Nearly a million Michiganders have filed for unemployment, and tens of thousands of them are still in line in the state’s unemployment system waiting on checks they’re not sure are ever going to come.
Steve Gray, the director of the state’s Unemployment Insurance Agency, says one over-riding attribute is going to be necessary while navigating the system.
In a 30-minute Q&A with the Detroit News Wednesday, Gray, who became UIA director in June, said the agency’s focus right now is solving delays in cases and getting those people paid.
“The line is tens of thousands of names long …. We’re taking people out of the line and making payments in big chunks,” Gray said. “People are going to start coming out of the line in big chunks in the next several days.”
Gray pointed to an unemployment system that wasn’t ready to handle the sheer volume of claims caused by layoffs and job losses during the coronavirus crisis. The system, he said, was designed more to have staffers handle claims in person, with less on-line capability than turned out to be necessary.
As state officials have pointed out multiple times in the last six weeks, the Department of Labor and Economic Opportunity, under which the UIA falls, has been adding staff as quickly as possible to keep up with demand.
“The technology hasn’t been what’s causing the delay,” Gray said. “We’ve had a couple of times where we’ve had huge volumes of people at one time. Our system is designed to have an individual person take a look at a case and solve whatever problem there is.
“There wasn’t ever enough staff to be able to handle the call volume,” Gray added. “What’s really holding us back right now, and holding that last group of people (who haven’t gotten) paid yet, is the need to have someone review the cases. We’ve only got so many people to do that.”
The department is solving that problem, Gray said, pointing out they’ve added hundreds of people from other departments, and even vendors, to help handle the call volume. He said they added about 100 people in the last week, and hope to add another 100 in the next week.
The problem, Gray said, is that individual claims have to be adjudicated, and it takes people to do that. The six-week training period is partially causing the slow-down of claims processing.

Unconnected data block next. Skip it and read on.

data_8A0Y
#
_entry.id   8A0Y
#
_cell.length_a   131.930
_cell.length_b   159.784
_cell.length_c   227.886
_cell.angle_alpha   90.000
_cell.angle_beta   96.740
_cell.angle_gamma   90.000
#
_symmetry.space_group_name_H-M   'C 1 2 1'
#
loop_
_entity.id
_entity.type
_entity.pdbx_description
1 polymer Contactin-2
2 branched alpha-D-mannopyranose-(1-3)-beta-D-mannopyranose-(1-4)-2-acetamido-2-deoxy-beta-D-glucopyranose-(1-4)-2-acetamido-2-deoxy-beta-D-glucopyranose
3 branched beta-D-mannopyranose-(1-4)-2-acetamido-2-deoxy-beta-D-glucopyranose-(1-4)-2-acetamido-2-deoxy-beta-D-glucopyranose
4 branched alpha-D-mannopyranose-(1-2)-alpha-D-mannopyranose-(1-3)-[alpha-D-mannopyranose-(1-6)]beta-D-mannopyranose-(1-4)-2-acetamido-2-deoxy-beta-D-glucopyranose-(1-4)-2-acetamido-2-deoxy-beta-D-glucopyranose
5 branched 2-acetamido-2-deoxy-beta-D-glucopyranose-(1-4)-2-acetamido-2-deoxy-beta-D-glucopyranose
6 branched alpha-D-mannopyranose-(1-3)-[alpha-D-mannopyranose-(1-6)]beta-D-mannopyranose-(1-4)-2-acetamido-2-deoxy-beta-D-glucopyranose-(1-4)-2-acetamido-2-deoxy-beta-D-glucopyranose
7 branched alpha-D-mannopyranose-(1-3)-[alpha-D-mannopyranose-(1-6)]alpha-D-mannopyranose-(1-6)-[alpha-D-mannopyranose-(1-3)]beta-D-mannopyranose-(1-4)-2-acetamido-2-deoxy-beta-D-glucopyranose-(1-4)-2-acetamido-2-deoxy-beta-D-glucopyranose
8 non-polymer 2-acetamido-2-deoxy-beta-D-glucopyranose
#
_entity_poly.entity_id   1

‘Bringing on people to do that is where we hit the snag,” Gray acknowledged. “We’ve been focused on figuring out what those cases are … and we’ve moved all of our resources to solving the cases of those people who haven’t been paid yet.”
Claimants who haven’t heard about their claims told The Detroit News about multiple phone calls that have gone unanswered, a cause for frustration for workers trying to get their benefits.
Gray said 95% of claims are filed online, but there is a population that “for whatever reason” can’t file that way. When people who are waiting to hear something epeatedly call the office, he said, it slows everything down.
“What we’ve done is bringing on additional outside help … But we’re trying to reserve the phones for people who need to file a new claim,” Gray said. “There’s a small group of people … can’t file online, and the phones are reserved for them.
“We’ve taken the resources we had focused originally on the phone and put them to claims adjudication … for the people who haven’t been paid yet. If their case is held, we’re aware of it and we’re working on it. That’s our number one priority right now, resolving those cases where people haven’t been paid.”
Gray made several other points:
- Workers who are still waiting on their state claims can still file for the Pandemic Unemployment Assistance. Even if a state claim is denied, Gray said, most PUA claims are likely to go through.
“Typically people denied on their state claim (are) given the opportunity to apply for pandemic unemployment assistance,” he said. “You can be paid the pandemic assistance while you’re waiting on the appeal to your state claim.”
- The department is finding new staffers from a variety of places. About 100 new workers are being added this week, and another 100 in the “next week or two.” Some 200 workers were brought in from state contractors, and then another 200 were added “just to work on our phone issues.” Internal staffers with no real training who aren’t qualified to do case reviews have been recruited to help with phones.
“We’ve brought on a lot of people,” Gray said. “The bottleneck right now is … I know people want to have their calls answered, but what we really need to do is review those cases and remove the holds on those cases, and that’s what we’re focused on.”
- Gray apologized for the state of the system, areas of which he acknowledged “aren’t as user-friendly as they could be.”
“We’re building that plane as we go, we’re fixing it as we go to make it more user-friendly, and we’re adding hundreds of thousands of new passengers as we go,” he said. “It’s a complicated process, but we’re working on it … seven days a week. We’re going to get people paid.”
Gray said he expects “big chunks” of people to get their money in the next few days and come out of the queue.
“I don’t want to make any promises, because if we’re not able to get it done, people are going to be upset,” Gray said. “We’re focused on you guys, we’re going to get to it. You’re going to get back-dated once we get you approved, for those people who haven’t been able to get paid yet. We’re doing everything … to get you paid as quickly as possible.”